If we were having coffee I would tell you I went to the eye doctor this week. It has been a minute. Luckily, my prescription hasn’t changed much but I was able to get new glasses. My old glasses had been repaired with a paper clip but since I only use them to drive it wasn’t an issue. I do use them if I go to a conference and have to see speakers or screens but I don’t think I will have to worry about the scenario for a while. For added excitement, the tornado sirens went off and I was trapped there for awhile. The doctor and I had a nice conversation about moving, nature, and Ben Shapiro!
If we were having coffee I would tell you I am slowly transitioning back to school mode. There was so much uncertainty about the beginning of the school year (there still is) but at least I know I will be teaching from my classroom. I was a bit surprised I have to be in the building for the contractual hours, but it makes sense. Once I get back into the new schedule it will be fine.
How was your week? Was is inspiring you right now? What was one of your daily delights?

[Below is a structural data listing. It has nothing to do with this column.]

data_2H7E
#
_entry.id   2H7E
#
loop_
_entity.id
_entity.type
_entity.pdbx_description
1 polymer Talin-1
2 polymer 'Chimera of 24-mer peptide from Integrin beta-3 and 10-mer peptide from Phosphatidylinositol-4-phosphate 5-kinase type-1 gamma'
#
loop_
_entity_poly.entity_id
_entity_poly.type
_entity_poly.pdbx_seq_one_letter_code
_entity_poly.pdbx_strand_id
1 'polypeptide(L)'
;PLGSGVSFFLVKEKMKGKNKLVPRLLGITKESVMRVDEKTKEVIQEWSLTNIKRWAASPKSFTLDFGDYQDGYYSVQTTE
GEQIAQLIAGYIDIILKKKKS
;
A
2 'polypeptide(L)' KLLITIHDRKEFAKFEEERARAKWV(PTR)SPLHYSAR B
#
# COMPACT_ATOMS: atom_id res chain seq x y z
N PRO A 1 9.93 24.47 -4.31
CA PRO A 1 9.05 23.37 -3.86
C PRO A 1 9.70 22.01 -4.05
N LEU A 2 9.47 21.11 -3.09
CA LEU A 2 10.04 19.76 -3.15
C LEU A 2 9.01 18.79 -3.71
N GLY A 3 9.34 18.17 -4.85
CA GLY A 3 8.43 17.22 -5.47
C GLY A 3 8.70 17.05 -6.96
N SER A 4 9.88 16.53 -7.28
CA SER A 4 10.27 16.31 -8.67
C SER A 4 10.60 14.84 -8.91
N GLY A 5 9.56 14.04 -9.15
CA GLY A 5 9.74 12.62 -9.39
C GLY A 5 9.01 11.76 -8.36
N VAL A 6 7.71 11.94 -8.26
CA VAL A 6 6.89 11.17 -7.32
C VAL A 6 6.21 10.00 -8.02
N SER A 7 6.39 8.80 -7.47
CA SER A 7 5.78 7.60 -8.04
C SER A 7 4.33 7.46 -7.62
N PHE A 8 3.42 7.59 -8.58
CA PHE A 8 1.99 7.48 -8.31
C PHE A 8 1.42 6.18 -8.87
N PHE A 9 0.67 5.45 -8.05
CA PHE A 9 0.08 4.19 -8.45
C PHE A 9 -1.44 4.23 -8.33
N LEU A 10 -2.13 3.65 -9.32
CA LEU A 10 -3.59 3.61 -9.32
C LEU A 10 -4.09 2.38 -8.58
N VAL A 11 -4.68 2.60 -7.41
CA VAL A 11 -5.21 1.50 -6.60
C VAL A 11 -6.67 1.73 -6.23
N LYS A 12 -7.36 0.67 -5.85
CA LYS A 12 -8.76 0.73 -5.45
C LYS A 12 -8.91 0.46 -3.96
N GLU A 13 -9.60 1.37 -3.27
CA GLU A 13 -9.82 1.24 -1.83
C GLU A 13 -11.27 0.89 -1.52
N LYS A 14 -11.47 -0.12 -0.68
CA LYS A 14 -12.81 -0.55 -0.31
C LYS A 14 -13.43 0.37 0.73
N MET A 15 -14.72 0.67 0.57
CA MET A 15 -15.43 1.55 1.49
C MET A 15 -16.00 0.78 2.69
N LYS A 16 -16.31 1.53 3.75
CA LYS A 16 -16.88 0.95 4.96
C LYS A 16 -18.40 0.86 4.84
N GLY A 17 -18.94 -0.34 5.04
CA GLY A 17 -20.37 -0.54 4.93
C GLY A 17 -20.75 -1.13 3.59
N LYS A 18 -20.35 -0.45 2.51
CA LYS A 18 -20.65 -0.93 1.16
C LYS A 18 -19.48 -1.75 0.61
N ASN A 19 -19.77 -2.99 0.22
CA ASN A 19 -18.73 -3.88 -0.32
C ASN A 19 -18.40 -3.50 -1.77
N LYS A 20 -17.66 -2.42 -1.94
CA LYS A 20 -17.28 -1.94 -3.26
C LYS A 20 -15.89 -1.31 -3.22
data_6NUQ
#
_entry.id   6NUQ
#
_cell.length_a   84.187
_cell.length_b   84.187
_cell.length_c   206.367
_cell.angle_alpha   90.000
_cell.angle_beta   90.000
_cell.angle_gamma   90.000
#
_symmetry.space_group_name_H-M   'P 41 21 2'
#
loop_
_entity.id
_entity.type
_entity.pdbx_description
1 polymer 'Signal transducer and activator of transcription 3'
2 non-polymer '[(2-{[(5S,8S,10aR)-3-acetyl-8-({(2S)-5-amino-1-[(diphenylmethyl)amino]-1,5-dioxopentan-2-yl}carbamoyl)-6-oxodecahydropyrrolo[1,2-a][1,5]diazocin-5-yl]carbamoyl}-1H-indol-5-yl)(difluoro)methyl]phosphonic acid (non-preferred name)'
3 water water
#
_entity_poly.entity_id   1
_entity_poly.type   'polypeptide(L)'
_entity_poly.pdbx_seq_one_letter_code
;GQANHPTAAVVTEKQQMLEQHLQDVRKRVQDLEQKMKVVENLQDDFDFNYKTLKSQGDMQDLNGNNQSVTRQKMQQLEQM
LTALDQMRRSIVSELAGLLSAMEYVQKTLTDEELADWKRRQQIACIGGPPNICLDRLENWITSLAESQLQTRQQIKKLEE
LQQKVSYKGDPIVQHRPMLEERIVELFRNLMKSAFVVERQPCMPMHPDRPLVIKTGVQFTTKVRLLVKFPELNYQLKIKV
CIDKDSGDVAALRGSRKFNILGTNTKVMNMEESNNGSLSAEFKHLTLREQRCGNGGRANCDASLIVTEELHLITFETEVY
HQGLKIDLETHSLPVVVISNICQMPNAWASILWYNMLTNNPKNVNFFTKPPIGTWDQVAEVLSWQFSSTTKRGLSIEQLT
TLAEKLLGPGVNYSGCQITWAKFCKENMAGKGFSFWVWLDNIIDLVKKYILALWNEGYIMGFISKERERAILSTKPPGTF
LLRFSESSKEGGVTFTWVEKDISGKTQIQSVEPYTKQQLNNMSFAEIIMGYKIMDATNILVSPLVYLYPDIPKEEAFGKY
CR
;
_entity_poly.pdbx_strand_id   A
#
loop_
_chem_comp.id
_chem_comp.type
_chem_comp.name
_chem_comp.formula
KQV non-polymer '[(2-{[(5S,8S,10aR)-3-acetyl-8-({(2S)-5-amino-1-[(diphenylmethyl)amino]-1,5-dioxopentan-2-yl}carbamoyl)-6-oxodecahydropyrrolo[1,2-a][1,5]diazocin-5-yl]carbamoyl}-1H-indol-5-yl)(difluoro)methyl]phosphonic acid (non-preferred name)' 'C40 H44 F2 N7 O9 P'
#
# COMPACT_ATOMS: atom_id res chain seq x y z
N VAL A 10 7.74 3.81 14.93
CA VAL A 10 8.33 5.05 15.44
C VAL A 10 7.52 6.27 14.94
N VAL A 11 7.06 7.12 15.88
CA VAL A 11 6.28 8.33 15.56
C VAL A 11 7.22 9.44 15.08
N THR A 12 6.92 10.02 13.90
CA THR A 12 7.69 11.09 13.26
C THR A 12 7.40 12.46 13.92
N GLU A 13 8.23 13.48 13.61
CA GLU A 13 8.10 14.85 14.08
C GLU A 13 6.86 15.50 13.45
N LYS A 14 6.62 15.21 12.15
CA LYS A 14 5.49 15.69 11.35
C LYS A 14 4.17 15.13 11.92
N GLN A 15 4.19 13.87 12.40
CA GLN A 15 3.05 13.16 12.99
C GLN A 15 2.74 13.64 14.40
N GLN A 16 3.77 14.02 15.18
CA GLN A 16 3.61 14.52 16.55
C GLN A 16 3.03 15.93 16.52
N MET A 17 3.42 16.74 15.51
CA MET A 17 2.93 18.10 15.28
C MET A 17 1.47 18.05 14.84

Every August there is the feeling like air is slowly leaking out of a balloon. As each day ticks by on the calendar we get closer to the first day of school.
How do you get ready?
This year the world is not the same which is the perfect opportunity for you to create a new kick ass ritual. You need a series of actions that lead to going back to the school year.
I use EL education materials and one aspect of this curriculum is CREW. Crew is the term EL uses which I used to call Family Meeting. It is time about learning and relationships. A book was released and I ordered it right away. It should be here by Monday!
Back to school shopping: In order to be a happy writer and teacher I need supplies. I have many friends that do not even have kids who are thrilled all the supplies are displayed in the middle of all the stores.
I am going to buy some new school shoes. It goes back to going shopping with my grandparents. A new outfit too.